Yabuki Joe is a scoundrel, plain and simple. He's confident, cocky, a con artist and a drifter, and one hell of a fighter too -- or at least, that's what Tange Danpei, the washout and drunk ex-boxing coach believes. Danpei is so sure of Joe's ability to be a pro boxer that he gives up the drink and works hard to earn money to build a gym; but Joe, on the other hand, has other plans that are not nearly as noble. Can Danpei convince this loose cannon to pick up the gloves and box like a world class champion?
Ippo Makunouchi is a loser. He has no friends, he spends his free time helping his mom with work, and he's constantly being beaten up by bullies. But that all changes when one day he's saved from another beating by Takamura, an up-and-coming boxer. Soon, Ippo turns his life around with a passion for the newly discovered sport, but his new lifestyle is far from easy! Before he can even dream of becoming champion, he'll have to overcome a slew of fierce rivals and learn what 'dedication' really means.
Though the circumstances of Joe and Ippo getting into boxing are very much different, this difference gives the viewer the suggestion that you are still watching two different anime. To some people, watching one particular sports anime means you have seen what that genre has to offer. These two can prove you are wrong. Both Joe and Ippo come from different backgrounds, they have different struggles. The fact that they are different gives the viewer a fresh look into the characters and the story so that way you are not watching the same thing if you are to watch one and then the other. You see how history has changed in the boxing world and in Japanese society.
Ashita no Joe was about being a role model for the low class in post World War II Japan. He was anti-social, a jerk, a loud mouth. You can say that he was the equivalent to Mike Tyson in terms of outside ring behavior. And yet, kids looked up to him. He gave his peers hope. He gave his trainer a reason to live.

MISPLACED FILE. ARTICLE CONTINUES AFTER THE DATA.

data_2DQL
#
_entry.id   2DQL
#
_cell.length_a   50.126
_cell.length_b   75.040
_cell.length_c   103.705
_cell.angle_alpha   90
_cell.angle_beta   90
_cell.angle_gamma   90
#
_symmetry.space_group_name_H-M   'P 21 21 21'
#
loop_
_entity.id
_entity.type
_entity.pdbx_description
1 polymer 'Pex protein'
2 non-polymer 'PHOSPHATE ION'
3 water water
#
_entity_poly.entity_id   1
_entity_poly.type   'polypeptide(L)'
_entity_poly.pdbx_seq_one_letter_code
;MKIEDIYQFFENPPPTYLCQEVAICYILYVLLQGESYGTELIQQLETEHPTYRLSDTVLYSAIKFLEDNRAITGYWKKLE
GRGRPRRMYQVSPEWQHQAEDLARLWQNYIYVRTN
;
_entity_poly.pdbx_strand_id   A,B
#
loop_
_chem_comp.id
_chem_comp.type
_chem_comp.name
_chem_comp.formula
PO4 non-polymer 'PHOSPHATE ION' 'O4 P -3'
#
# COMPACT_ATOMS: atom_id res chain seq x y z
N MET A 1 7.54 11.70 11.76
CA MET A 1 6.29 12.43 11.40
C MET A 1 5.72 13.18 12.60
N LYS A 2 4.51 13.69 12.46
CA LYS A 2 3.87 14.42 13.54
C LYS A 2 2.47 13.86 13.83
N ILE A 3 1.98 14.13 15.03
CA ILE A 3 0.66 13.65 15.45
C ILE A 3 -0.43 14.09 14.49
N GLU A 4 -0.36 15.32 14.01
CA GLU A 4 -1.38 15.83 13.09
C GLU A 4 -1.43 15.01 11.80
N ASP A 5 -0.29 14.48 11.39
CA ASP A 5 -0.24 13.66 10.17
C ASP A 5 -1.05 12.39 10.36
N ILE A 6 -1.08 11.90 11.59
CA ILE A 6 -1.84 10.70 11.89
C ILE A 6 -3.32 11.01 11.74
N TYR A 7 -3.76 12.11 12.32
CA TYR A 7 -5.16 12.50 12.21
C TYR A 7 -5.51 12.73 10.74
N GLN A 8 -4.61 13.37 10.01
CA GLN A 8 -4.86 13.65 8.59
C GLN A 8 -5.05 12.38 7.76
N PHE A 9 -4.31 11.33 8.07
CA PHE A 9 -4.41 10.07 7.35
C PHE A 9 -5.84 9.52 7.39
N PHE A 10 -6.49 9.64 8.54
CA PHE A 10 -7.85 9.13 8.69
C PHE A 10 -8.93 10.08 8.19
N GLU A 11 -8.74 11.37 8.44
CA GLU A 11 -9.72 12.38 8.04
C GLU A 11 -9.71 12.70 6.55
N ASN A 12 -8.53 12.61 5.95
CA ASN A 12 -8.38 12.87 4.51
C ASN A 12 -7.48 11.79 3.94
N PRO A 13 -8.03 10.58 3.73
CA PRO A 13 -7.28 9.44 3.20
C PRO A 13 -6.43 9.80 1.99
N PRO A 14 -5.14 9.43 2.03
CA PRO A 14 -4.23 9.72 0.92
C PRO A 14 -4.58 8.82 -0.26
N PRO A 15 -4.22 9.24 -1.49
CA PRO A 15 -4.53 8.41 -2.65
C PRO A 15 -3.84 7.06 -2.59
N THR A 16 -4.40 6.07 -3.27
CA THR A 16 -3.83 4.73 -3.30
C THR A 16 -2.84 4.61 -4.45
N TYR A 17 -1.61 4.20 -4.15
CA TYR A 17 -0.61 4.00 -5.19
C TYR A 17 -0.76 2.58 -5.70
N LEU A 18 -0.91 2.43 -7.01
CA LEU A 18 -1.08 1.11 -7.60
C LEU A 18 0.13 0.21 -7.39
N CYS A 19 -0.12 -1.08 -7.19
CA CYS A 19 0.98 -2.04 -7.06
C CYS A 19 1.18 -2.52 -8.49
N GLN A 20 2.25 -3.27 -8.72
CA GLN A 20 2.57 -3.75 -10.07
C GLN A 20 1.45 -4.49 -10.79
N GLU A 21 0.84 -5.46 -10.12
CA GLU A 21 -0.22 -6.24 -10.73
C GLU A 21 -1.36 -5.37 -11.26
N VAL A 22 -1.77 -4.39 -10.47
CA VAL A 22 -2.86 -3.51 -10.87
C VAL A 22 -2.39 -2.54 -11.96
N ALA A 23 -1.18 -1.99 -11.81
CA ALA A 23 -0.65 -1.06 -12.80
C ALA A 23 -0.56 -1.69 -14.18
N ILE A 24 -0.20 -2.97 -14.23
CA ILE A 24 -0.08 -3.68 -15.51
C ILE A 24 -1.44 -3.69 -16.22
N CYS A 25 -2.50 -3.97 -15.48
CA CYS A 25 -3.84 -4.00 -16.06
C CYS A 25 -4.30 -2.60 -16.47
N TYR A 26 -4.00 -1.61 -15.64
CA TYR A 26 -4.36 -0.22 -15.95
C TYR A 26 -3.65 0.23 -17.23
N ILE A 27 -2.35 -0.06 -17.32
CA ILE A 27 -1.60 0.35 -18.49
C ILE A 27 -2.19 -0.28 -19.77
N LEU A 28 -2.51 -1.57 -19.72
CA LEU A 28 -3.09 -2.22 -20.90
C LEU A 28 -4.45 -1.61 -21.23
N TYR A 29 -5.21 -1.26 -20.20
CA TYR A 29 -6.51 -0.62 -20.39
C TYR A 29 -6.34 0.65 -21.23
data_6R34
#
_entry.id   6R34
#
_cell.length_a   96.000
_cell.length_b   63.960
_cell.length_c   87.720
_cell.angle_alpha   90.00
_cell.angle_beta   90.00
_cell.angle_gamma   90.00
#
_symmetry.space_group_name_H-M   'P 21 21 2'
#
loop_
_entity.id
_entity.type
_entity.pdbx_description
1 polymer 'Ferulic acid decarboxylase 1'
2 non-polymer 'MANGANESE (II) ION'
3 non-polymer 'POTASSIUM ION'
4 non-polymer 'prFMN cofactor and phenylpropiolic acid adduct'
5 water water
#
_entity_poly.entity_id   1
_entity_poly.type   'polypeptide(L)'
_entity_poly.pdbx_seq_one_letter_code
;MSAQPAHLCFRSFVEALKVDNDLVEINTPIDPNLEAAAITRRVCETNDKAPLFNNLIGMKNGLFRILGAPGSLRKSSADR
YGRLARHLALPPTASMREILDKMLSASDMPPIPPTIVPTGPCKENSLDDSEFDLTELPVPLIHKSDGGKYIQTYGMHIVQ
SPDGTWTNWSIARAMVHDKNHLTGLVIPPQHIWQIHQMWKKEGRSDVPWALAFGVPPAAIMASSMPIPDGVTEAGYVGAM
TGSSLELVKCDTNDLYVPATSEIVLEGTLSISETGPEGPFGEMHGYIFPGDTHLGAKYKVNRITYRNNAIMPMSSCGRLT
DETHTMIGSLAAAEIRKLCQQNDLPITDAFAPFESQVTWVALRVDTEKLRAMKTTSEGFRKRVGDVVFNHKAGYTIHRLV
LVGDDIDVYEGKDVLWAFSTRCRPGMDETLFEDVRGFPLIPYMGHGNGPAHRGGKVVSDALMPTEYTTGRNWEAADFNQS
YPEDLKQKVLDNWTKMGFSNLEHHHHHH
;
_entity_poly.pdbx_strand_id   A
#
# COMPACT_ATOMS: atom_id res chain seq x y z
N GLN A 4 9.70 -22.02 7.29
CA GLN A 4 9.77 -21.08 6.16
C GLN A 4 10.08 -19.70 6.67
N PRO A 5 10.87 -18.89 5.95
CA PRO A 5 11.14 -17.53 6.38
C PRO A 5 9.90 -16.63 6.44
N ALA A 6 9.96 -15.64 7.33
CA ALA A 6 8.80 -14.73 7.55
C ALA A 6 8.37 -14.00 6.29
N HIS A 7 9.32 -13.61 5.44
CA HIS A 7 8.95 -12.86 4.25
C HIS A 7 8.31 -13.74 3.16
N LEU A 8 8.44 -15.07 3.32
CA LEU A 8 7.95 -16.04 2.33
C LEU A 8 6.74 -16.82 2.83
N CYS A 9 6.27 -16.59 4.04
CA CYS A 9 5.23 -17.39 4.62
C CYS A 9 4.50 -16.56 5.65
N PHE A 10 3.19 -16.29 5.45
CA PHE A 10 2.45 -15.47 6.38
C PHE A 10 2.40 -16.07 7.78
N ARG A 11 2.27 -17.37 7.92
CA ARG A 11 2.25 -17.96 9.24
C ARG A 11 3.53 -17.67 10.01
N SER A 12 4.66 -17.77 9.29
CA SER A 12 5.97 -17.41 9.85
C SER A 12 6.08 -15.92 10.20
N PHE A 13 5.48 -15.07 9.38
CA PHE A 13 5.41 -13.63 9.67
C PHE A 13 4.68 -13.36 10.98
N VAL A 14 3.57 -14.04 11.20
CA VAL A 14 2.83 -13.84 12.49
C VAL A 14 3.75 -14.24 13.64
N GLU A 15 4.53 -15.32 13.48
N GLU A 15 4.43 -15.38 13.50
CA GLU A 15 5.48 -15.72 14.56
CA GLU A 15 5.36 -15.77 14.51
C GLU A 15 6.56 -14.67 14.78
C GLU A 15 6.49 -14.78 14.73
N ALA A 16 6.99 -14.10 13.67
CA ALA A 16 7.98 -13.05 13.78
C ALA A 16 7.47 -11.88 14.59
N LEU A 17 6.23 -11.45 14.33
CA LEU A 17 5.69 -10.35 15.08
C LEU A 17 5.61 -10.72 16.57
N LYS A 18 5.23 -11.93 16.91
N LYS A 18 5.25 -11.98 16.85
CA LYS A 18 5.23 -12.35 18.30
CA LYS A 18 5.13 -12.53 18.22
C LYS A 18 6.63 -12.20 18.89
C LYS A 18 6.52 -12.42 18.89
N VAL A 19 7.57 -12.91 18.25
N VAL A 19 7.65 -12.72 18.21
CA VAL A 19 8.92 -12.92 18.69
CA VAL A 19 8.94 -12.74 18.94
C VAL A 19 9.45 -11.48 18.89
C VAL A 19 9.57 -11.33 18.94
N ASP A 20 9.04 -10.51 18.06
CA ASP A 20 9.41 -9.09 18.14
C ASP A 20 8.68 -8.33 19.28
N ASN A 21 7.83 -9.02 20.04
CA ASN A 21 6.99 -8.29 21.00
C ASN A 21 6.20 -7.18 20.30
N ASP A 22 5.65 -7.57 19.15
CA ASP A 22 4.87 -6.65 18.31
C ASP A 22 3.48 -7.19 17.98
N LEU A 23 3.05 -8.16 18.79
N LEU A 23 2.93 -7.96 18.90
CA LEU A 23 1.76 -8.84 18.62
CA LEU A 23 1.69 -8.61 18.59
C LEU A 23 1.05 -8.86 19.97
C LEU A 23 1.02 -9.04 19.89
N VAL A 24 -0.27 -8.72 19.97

While in Hajime no Ippo. Ippo was like Mike Tyson inside the ring. He had great defense, incredible power, and a will to win.
To sum it all up, Ashita no Joe is more about the struggles outside the ring, while Hajime no Ippo is about the struggles inside the ring. They both offer their own unique traits that make you feel you are truly watching different boxing stories.
Obvious recomendation as both are boxing anime. Ippo was also influenced by Ashita No Joe. Hajime no Ippo and Ashita no Joe are some of the best examples of boxing anime your going to find out there.
Old school vs. recent boxing anime: which is better?
Can't tell, but I'm pretty sure that you are gonna enjoy both of this awesome anime and the feeling they can convey thanks to not so cheesy scripts and compelling directing in their many fighting scenes!
also known as Hurricane Joe, very classic boxing anime that also came from a manga series. It is a complete series and has a great reputation among all sports manga fans and Jump classic lovers.
As opposed to a highschool bully victim Ippo, Joe has more focus on the phychological side of boxing and the hungry boxer's view of things.
Takaya Todoroki is a cocky, rookie racecar driver with dreams to make it big. Having lost his father, an American military officer and skilled jet fighter pilot, Takaya has made it his mission to follow his dreams and one day race and win in a Formula One car. During Takaya's first match, he crashes his car and awakens in a hospital, dejected and downtrodden. There, he's approached by a mysterious masked man who gives him another chance to prove his skills: Takaya will join an elite team of racers, and even test drive a prototype vehicle! Does Takaya have what it takes to race his way to the top?
This might be an odd recommendation but I think it fits. While one is about boxing and the other involves racing, both star a cocky protagonist who, after a humbling defeat, is trained by the best to rise to the top. Call it a gut feeling, but the tone and feel make me believe you'd like one if you liked the other (AnJ is a lot better, though).
In the year 1947, the people of Shinjuku are down on their luck. With little money to buy food or necessities, some resort to gambling in order to survive. The Mahjong parlors are where the traveling Tetsuya chooses to spend his time, wiping the floor clean with his adversaries. However, once Tetsuya meets the intensely-skilled Boushu-san, he discovers that his own skills are lacking, and from now on Mahjong will never be the same! Does Tetsuya have what it takes to become a legendary gambler?
Joe and Tetsuya are both hardened and cocky badasses who think they are the best at their games. Unfortunately, they soon discover that they are not, and must take a wisened teacher to improve their skills. Both main characters have remarkably similar personalities, so if you liked one you'd like the other.